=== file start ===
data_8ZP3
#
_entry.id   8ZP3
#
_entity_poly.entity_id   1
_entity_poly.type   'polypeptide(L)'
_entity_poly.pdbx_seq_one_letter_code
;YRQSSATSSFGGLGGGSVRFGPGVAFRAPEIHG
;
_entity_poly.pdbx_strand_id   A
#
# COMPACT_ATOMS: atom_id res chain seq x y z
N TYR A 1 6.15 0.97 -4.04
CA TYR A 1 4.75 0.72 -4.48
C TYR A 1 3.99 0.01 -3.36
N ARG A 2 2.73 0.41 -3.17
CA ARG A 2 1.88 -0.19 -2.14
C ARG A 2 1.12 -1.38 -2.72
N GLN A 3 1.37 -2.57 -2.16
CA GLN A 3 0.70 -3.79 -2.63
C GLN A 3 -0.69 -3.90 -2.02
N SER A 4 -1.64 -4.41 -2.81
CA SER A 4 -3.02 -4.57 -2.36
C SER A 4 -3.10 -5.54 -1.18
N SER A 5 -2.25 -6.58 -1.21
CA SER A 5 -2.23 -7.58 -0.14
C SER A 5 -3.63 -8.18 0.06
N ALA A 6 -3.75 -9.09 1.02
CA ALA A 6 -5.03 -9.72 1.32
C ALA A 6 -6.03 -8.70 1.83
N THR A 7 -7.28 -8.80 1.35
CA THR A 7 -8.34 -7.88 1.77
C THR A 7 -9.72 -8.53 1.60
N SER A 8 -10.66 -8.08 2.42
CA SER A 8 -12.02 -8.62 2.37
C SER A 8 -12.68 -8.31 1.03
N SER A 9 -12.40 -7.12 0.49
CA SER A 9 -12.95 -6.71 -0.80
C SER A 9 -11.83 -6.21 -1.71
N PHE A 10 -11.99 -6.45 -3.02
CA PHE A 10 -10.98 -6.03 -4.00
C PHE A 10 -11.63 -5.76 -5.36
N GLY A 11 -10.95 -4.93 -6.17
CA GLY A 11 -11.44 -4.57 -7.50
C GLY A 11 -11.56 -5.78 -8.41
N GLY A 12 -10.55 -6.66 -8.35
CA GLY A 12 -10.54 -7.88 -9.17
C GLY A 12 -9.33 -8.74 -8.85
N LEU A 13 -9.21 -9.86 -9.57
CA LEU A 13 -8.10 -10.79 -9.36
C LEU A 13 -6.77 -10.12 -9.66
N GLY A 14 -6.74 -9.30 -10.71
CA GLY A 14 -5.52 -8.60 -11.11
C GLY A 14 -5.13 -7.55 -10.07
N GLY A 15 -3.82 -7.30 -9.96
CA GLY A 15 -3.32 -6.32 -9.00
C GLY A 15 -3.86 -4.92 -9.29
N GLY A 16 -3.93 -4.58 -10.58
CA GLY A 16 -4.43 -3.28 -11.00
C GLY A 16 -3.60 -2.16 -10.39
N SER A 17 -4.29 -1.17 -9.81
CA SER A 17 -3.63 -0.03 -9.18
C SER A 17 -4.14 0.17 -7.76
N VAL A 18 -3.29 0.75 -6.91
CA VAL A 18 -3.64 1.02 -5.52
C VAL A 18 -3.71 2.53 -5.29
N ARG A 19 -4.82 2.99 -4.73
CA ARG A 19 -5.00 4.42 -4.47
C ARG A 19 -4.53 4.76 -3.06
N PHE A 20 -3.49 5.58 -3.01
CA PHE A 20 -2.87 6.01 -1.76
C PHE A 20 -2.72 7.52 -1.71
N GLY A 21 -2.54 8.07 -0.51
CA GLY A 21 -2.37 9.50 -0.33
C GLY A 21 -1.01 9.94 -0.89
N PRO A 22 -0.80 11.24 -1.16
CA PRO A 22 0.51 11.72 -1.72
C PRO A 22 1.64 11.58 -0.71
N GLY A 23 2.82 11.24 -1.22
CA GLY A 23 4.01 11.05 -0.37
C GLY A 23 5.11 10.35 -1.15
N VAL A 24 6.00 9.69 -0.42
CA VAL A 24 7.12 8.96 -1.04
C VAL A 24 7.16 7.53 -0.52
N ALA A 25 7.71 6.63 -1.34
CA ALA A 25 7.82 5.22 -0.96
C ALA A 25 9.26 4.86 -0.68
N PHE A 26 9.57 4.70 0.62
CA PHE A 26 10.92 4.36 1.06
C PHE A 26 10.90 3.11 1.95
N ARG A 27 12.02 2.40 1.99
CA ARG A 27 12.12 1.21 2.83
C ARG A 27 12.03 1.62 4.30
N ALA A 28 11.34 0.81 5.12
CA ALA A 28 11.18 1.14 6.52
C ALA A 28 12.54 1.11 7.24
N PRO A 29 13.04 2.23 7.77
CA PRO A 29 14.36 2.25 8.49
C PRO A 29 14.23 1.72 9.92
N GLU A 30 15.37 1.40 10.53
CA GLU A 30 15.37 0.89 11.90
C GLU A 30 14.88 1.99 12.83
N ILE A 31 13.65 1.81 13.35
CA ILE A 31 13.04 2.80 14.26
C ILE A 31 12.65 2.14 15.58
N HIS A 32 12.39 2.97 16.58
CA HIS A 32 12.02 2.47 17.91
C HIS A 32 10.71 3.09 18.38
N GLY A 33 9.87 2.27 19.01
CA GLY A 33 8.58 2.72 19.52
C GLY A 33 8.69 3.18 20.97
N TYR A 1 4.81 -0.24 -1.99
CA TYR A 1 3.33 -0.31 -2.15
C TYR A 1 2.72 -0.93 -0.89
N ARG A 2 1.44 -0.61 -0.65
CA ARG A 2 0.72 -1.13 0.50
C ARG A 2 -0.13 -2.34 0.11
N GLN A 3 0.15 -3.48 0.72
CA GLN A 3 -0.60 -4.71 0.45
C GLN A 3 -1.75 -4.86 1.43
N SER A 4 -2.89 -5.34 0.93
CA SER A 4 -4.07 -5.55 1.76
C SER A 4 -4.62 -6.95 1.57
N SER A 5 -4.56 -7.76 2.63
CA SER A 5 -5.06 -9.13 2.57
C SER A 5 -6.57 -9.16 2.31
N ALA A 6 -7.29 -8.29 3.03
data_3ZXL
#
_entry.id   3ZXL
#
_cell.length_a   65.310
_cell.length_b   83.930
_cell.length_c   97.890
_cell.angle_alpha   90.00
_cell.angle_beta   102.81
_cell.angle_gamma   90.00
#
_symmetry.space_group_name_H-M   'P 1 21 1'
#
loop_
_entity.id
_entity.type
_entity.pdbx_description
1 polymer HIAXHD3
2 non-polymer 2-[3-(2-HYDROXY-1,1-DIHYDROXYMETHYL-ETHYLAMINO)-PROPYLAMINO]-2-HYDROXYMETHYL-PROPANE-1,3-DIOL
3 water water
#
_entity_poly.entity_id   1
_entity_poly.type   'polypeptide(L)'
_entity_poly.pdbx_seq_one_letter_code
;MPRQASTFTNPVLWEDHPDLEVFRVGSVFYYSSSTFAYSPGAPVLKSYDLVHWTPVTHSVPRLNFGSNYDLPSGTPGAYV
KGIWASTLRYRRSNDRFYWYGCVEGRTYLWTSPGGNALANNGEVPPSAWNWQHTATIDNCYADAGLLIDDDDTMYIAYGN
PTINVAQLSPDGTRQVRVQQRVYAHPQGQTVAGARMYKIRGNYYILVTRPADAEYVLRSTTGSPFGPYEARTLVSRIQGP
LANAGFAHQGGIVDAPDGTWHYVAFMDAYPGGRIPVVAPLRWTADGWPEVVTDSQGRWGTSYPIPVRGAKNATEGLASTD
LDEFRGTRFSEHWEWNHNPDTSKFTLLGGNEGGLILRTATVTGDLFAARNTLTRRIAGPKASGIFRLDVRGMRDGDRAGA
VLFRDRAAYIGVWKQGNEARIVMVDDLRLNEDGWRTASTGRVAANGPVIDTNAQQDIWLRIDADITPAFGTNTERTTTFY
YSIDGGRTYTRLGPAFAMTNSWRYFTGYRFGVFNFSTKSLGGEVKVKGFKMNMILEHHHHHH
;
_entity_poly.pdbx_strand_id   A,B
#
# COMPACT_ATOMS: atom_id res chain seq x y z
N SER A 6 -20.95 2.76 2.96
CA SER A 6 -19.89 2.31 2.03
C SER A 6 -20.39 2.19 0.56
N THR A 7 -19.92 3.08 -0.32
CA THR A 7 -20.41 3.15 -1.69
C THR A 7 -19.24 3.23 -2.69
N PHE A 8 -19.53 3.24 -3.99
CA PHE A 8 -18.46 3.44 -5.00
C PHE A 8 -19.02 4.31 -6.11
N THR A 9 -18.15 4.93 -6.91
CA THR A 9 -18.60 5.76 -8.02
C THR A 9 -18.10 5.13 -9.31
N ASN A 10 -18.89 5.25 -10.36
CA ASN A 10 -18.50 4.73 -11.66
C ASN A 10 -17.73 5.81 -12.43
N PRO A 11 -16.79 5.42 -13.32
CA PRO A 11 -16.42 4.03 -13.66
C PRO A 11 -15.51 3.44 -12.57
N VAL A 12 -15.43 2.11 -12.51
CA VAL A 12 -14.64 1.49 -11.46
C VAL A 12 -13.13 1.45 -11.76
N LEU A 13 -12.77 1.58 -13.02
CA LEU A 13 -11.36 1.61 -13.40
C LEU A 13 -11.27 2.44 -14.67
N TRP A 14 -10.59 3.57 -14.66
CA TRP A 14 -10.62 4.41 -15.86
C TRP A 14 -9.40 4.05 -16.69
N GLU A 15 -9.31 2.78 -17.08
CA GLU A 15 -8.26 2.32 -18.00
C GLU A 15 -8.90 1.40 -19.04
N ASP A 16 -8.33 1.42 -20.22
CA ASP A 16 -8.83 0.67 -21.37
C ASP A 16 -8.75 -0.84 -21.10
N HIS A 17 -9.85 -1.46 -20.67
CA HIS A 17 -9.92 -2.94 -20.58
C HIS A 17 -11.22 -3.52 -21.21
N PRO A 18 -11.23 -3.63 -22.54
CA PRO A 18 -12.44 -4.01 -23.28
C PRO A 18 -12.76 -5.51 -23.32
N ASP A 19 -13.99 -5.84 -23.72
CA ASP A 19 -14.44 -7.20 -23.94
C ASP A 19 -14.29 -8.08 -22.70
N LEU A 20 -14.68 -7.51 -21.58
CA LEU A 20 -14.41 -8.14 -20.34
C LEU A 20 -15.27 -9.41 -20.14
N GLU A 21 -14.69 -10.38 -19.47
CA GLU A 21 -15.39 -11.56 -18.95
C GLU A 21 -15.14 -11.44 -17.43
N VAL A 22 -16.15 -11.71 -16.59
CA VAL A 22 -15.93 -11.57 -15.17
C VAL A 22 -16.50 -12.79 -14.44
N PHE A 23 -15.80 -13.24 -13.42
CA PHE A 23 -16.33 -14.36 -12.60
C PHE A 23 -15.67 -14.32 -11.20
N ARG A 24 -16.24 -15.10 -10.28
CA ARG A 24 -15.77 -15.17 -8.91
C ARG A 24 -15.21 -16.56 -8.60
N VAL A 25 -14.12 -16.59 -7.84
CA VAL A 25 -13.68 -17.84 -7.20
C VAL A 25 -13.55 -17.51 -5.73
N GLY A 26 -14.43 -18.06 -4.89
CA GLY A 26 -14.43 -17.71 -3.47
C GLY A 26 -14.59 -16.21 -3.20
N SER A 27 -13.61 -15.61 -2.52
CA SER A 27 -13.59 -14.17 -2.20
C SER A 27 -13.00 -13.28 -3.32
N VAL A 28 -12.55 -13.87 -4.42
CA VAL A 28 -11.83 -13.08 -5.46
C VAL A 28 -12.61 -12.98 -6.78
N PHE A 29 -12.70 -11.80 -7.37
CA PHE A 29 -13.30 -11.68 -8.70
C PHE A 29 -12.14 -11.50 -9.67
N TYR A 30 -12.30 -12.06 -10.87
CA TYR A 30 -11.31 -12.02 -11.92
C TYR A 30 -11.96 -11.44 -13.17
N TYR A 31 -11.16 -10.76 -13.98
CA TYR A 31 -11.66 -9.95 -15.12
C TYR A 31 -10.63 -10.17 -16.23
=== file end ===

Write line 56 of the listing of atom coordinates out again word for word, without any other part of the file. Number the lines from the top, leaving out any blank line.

CA GLY A 15 -3.32 -6.32 -9.00